With a newborn and a three-year-old, Marion Turner knew what she wanted in a pram. But would the Combi Urban Walker make the grade?
Is there a perfect stroller out there for me?
Well, everyone’s criteria is different, but for me, living in the inner-west suburbs of Sydney – with it’s haphazard and cracking footpaths, supermarkets and shops with narrow aisles – and the fact that I need to utilise public transport as well as my car, my wish-list was as follows:
- compact and slimline
- one-handed fold
- decent sized storage basket
- suits newborn to late toddler
- good sun protection.
I’ve been lucky enough to review the Combi Urban Walker in striking orange/grey, and I believe it’s the one that meets all my criteria.
It’s lightweight, coming in at only 6.2kg, so it’s quite manageable when loading in and out of a car boot and carrying it up and down bus steps and train station stairs. (They also have a few other models that are even lighter in their range.)
The slim and lightweight size may be its main appeal to me, but it has lots of great other features, too
Size-wise, this bright, colourful stroller is 49cm wide, 34cm deep and 100cm high when folded. Width was one of my most important specifications, and to have a stroller that’s only 49cm wide means it can easily cruise down the aisle of the most cramped $2 shop, and can fit in a bus or train with ease. When folded, it fits easily in my medium-sized hatchback (Mazda3) with enough room left over for a full supermarket shop.
The easy-fold system is a true one-handed fold, leaving your other hand free to hold bub, the shopping or your child’s hand. Once the simple “1+2” button fold has been activated, the stroller collapses and stands independently, without rolling away, and is in the locked, folded position.
The handle design is a loop style, instead of the individual handles seen on standard umbrella strollers, which allows it to become a reverse-handle stroller, letting you push bub in face-to-face position. It can make steering a little different to what you’re used to, and you may kick the wheels if you have a long stride or are walking fast, but it is one of the smallest strollers with the option of a reverse handle.
The storage basket is a good size, which is accessible even when the seat is fully reclined. (Don’t you hate it when you’ve been on a walk to get a bottle of milk and bub has fallen asleep in the stroller, and when you get home you don’t want to disturb them to get the milk out and into the fridge …)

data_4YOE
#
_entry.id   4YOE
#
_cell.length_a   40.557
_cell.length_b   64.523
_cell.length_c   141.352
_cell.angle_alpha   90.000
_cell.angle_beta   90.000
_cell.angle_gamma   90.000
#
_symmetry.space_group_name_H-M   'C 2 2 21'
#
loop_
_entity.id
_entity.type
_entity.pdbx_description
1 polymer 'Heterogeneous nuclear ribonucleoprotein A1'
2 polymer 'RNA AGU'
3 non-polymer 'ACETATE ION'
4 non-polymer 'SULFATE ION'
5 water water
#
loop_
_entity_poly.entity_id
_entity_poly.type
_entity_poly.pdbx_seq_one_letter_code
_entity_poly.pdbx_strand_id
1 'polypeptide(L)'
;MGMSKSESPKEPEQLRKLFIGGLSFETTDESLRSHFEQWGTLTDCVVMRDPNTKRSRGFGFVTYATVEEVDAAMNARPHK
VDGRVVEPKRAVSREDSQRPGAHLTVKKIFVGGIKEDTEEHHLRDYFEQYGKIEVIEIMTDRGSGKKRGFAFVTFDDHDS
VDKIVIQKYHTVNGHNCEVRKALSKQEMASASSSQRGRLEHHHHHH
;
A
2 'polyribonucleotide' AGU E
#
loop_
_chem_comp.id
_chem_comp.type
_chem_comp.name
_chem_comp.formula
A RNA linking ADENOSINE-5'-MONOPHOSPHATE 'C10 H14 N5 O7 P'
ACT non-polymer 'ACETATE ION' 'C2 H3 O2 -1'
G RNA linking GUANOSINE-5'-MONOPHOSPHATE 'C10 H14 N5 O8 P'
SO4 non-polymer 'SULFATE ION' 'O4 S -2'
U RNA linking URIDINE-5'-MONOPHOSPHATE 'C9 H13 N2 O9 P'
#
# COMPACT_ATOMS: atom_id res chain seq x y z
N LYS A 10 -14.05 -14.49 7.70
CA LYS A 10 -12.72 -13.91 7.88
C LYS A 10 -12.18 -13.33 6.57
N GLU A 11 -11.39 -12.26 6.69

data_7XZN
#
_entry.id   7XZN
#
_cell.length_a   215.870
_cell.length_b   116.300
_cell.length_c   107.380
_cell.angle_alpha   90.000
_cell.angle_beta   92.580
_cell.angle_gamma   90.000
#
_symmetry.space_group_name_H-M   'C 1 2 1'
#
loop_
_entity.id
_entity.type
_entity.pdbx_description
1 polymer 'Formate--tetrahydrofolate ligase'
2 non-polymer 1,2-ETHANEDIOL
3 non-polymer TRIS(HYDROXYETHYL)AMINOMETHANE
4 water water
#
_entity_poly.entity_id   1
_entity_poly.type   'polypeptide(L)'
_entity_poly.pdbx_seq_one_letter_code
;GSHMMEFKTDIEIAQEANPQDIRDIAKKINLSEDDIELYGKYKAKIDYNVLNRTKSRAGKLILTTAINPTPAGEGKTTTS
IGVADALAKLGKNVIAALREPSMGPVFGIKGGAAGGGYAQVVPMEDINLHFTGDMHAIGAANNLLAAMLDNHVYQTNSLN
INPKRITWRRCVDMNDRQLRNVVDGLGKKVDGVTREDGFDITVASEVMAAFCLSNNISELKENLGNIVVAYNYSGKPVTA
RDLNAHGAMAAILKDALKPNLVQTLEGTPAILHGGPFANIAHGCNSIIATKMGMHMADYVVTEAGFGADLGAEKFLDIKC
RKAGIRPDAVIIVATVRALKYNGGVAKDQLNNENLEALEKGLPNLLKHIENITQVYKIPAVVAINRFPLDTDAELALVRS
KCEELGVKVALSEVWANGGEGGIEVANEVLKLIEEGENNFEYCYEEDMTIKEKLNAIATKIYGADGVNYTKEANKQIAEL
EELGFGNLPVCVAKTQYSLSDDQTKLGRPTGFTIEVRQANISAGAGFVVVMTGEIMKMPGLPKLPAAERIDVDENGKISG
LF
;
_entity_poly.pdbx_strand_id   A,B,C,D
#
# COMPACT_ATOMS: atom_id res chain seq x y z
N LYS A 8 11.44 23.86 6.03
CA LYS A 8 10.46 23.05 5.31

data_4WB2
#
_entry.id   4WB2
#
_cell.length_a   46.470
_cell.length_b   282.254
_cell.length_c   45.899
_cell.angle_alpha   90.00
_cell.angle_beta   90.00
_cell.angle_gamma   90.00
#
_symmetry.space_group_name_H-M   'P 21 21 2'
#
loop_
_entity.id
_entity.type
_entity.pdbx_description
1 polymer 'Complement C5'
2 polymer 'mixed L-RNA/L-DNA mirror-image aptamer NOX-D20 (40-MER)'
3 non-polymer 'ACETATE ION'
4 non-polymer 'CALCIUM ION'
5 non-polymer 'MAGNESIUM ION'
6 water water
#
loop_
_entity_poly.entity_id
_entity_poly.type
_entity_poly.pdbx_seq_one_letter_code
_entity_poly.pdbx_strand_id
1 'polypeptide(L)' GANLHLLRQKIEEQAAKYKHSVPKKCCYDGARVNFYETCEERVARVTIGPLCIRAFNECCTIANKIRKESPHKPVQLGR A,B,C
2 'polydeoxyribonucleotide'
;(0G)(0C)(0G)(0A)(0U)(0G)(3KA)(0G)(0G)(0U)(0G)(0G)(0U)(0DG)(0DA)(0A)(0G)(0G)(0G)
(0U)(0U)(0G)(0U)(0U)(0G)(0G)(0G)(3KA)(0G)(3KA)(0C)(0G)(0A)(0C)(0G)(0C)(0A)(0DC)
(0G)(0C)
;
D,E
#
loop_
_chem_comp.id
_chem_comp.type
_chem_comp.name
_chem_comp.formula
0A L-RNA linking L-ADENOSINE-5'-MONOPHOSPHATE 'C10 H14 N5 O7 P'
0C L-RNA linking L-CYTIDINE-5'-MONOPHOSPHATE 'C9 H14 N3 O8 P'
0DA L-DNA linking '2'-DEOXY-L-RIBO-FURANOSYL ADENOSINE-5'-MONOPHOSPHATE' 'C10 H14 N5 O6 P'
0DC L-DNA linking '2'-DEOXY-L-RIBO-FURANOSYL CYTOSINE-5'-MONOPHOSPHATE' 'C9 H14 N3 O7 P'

It’s also suitable for newborns, reclining to almost flat, but the variable recline toggle means it can be adjusted to any point. I have a 3½-year-old and a baby, so it was important that switching between the two – toddler in the upright position and baby in the full layback – is easy.
The sunshade is a 95% UV rated fabric with two viewing/ventilation windows with various configurations, but at full stretch, the coverage reaches all the way to the front bar – fantastic in the Australian climate.
The Urban Walker is easy to push and manoeuvre – even though it sounds a bit rickety along bumpy paths, the suspension wheels take most of the bumps, leaving my bub lulled to sleep.
My only gripe is that the shoulder straps can slip off the clip part when not yet clipped in, meaning that when my newborn gets to “fighting to be put in the stroller” stage, it will be just a little trickier to wrangle him in and have the straps correctly secured. But perhaps he’ll never fight it? (I can but dream!)
But that was just one tiny nitpick among a list of love-it features, as I found this to be a great little stroller that suits my needs. The slim and lightweight size may be its main appeal to me, but it’s also super easy to manoeuvre, has a five-point harness, rear wheel brakes, front wheel swivel locks and a tether strap. Its rider comfort with seat padding, newborn head cushion, soft washable fabric, and front wheel suspension make this stroller a fantastic option.